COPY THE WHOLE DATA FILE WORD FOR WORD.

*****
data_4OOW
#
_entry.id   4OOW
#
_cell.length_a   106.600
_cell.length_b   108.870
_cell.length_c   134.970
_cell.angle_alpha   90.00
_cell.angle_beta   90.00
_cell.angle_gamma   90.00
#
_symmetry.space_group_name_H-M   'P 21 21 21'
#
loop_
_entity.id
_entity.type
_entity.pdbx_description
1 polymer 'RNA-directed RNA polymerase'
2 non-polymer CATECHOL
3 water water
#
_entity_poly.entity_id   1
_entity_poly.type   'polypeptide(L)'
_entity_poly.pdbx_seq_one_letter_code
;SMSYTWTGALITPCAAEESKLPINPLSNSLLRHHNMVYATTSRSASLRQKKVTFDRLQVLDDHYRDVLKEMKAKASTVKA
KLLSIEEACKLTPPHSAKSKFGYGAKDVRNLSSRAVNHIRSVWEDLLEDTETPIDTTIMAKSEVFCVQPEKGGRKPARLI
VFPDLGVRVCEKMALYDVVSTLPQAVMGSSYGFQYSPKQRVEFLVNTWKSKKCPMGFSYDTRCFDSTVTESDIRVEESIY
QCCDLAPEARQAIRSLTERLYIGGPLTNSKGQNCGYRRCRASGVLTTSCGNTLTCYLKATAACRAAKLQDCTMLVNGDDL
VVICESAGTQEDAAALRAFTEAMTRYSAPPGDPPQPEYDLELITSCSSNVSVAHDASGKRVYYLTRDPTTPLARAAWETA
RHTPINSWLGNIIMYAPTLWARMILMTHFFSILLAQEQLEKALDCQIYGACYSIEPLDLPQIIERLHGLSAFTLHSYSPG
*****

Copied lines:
data_4OOW
#
_entry.id   4OOW
#
_cell.length_a   106.600
_cell.length_b   108.870
_cell.length_c   134.970
_cell.angle_alpha   90.00
_cell.angle_beta   90.00
_cell.angle_gamma   90.00
#
_symmetry.space_group_name_H-M   'P 21 21 21'
#
loop_
_entity.id
_entity.type
_entity.pdbx_description
1 polymer 'RNA-directed RNA polymerase'
2 non-polymer CATECHOL
3 water water
#
_entity_poly.entity_id   1
_entity_poly.type   'polypeptide(L)'
_entity_poly.pdbx_seq_one_letter_code
;SMSYTWTGALITPCAAEESKLPINPLSNSLLRHHNMVYATTSRSASLRQKKVTFDRLQVLDDHYRDVLKEMKAKASTVKA
KLLSIEEACKLTPPHSAKSKFGYGAKDVRNLSSRAVNHIRSVWEDLLEDTETPIDTTIMAKSEVFCVQPEKGGRKPARLI
VFPDLGVRVCEKMALYDVVSTLPQAVMGSSYGFQYSPKQRVEFLVNTWKSKKCPMGFSYDTRCFDSTVTESDIRVEESIY
QCCDLAPEARQAIRSLTERLYIGGPLTNSKGQNCGYRRCRASGVLTTSCGNTLTCYLKATAACRAAKLQDCTMLVNGDDL
VVICESAGTQEDAAALRAFTEAMTRYSAPPGDPPQPEYDLELITSCSSNVSVAHDASGKRVYYLTRDPTTPLARAAWETA
RHTPINSWLGNIIMYAPTLWARMILMTHFFSILLAQEQLEKALDCQIYGACYSIEPLDLPQIIERLHGLSAFTLHSYSPG